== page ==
Tories seen blue dawn ahead

WHO has the biggest smile in Ipswich political circles at the moment? It must be Conservative leader Liz Harsant who must have felt all her prayers were answered when she saw the nominations for the council seats in next month's elections.

WHO has the biggest smile in Ipswich political circles at the moment?

It must be Conservative leader Liz Harsant who must have felt all her prayers were answered when she saw the nominations for the council seats in next month's elections.

Not only had the independent (Conservative) group which had threatened to field eight candidates failed to find a single nominee to stand, but the Greens have also intervened in several key wards which could have a significant effect on the final results.

The Liberal Democrats must be especially peeved because the Greens appear to have targeted wards where they have their best hopes.

That makes sense from a Green perspective - they tend to appeal to the same voters as the Liberal Democrats - but in first-past-the-post electoral system, which is what we have like it or not, by fighting each other for the same votes the only real winners will be the other parties which are far less Green.

I don't see the Green candidate's intervention in St Margaret's as being particularly significant - Inga Lockington should not have too many problems there.

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But in Alexandra, the Greens could deny victory to the Lib Dems - allowing Labour's Liz Cooper back on to the council two years after she lost in St Johns.

And the Lib Dems have high hopes in Westgate Ward where county councillor Andrew Cann is seeking election to the borough. His attempts could come under pressure from a Green candidate, allowing Labour's Mary Blake to hold on.

Elsewhere however, Green intervention could cause problems for Labour. Sandy Martin, who is standing in the marginal St John's Ward, is a keen environmental campaigner - but could face problems thanks to the arrival of a Green candidate. That could let the Tories win there.

The Conservatives, meanwhile, have no problems with fringe parties and can watch their opponents squirm slightly.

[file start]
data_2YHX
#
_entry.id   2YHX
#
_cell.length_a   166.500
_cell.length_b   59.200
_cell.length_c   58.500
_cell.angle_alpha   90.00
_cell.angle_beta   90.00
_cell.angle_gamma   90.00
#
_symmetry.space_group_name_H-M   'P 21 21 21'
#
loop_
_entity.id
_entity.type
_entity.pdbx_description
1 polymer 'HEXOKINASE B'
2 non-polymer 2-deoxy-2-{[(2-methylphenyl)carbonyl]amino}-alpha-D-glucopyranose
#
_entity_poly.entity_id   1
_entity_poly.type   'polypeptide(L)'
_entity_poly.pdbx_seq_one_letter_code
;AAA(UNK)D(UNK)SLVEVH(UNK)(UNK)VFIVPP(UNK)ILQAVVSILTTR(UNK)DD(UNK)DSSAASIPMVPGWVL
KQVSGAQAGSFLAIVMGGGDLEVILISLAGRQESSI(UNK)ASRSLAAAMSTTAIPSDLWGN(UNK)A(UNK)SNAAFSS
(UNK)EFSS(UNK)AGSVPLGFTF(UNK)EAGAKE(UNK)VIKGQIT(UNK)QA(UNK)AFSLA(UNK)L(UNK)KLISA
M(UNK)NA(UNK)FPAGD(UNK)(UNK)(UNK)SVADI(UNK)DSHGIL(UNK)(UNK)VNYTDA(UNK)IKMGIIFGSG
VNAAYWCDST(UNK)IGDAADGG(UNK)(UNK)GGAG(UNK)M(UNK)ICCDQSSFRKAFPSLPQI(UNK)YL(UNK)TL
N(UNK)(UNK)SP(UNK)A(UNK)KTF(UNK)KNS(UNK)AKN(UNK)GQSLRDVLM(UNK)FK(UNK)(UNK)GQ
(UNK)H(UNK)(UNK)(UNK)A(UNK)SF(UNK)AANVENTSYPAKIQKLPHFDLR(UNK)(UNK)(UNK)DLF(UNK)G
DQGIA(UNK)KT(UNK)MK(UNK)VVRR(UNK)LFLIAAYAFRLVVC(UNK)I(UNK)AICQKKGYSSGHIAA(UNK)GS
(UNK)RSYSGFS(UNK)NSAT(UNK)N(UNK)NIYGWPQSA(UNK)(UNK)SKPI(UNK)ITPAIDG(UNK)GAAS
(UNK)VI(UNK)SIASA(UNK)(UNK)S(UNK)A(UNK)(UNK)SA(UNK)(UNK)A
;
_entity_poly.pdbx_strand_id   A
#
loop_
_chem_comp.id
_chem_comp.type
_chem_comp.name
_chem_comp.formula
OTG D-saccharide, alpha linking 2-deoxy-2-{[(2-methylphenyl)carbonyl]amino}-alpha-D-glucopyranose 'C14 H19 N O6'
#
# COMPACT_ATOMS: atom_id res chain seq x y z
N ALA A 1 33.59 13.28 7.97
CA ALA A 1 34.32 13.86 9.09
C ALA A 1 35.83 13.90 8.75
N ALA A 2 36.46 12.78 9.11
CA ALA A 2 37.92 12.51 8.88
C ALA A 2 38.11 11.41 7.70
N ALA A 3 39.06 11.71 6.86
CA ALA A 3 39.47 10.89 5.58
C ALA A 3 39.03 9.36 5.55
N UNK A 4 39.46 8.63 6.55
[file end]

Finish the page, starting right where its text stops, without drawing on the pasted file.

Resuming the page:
I've been running my eye over the wards and my best estimate, at the start of the campaign, is that the Conservative/Liberal Democrat administration will strengthen their hold on the council in next month's elections - but neither group will be large enough to even dream about taking power on their own.

Labour's election night will not be as bad as it was two years ago. I expect them to retain seats at Bridge and Whitehouse (thanks to former mayor Albert Grant's personal vote) which they lost last time.

But they won't even start to recover power at Civic Centre this time around.

This is my estimate of the 16 seats:

Safe Labour: Gipping, Priory Heath, Gainsborough, Sprites.

Safe Conservative: Bixley, Holywells, Castle Hill.

Safe Liberal Democrat: St Margaret's.

Labour/Tory marginals: Bridge (Labour will win this year), Whitton, Stoke Park, Rushmere, St Johns (Tories will win these this year).

Labour/Lib Dem marginals: Westgate, Whitehouse (Labour will hang on), Alexandra (Lib Dems will win this year).

This would see the Conservatives winning three seats from Labour (in Whitton, Stoke Park and St Johns) and the Lib Dems one (in Alexandra).

Labour would take heart from the fact that it hung on to seats in Whitehouse and Bridge which it lost two years ago and in Westgate where it came under a big challenge from the Lib Dems.

It would leave the overall shape of the council: Labour 19, Conservatives 19, Liberal Democrats eight and Independents two.

If they formed another coalition (which seems pretty certain they would) the Conservatives and Liberal Democrats together would have reasonably comfortable majority of six.

Without the intervention of the Greens, I would have expected to see Labour hang on in St Johns and the Lib Dems to have snatched Westgate. That would have given one more Lib Dem councillor and one less Tory.

nIndependent Dale Jackson was lamenting to me that he was having difficulty in getting candidates for the election because they might then face expulsion from the Central Conservative Club in Ipswich.

To be honest that would hardly be a surprise - there's a bit of a clue about which party it expects members to support in the name of the club!

AT CIVIC Centre in Ipswich, councillors and senior officers are getting all excited about the prospect of local government reorganisation.

They're talking about little else - and on Tuesday their executive discussed a paper describing why they should take over all council functions in the town.

Meanwhile other districts in Suffolk are totally ignoring the subject. They're carrying on as if no one is interested.

Mid Suffolk is even considering expanding its Needham Market headquarters - it's not letting the threat of abolition get to it. But then again, why should it?

I'm not at all sure all this talk about reorganisation will come to anything. It's got all the hallmarks of “something should be done about . . .” issue which could easily be forgotten about.

All this talk is currently being driven by the up-and-coming minister David Miliband. I can't help feeling that when Mr Blair resigns, and I still think that is more likely than not to happen this year, Mr Brown will move Mr Miliband to a more high-profile job.

Whoever replaces him as local government minister will realise that council reform is something that can be put off while the new prime minister pursues his own pet subjects.

Like many people I can see the logic of one council for an enlarged Ipswich. It would make great sense give the town much more of a say over its own affairs.

But unlike people at Civic Centre, I'm not at all sure that the concept is worth wasting much time worrying about at the moment.

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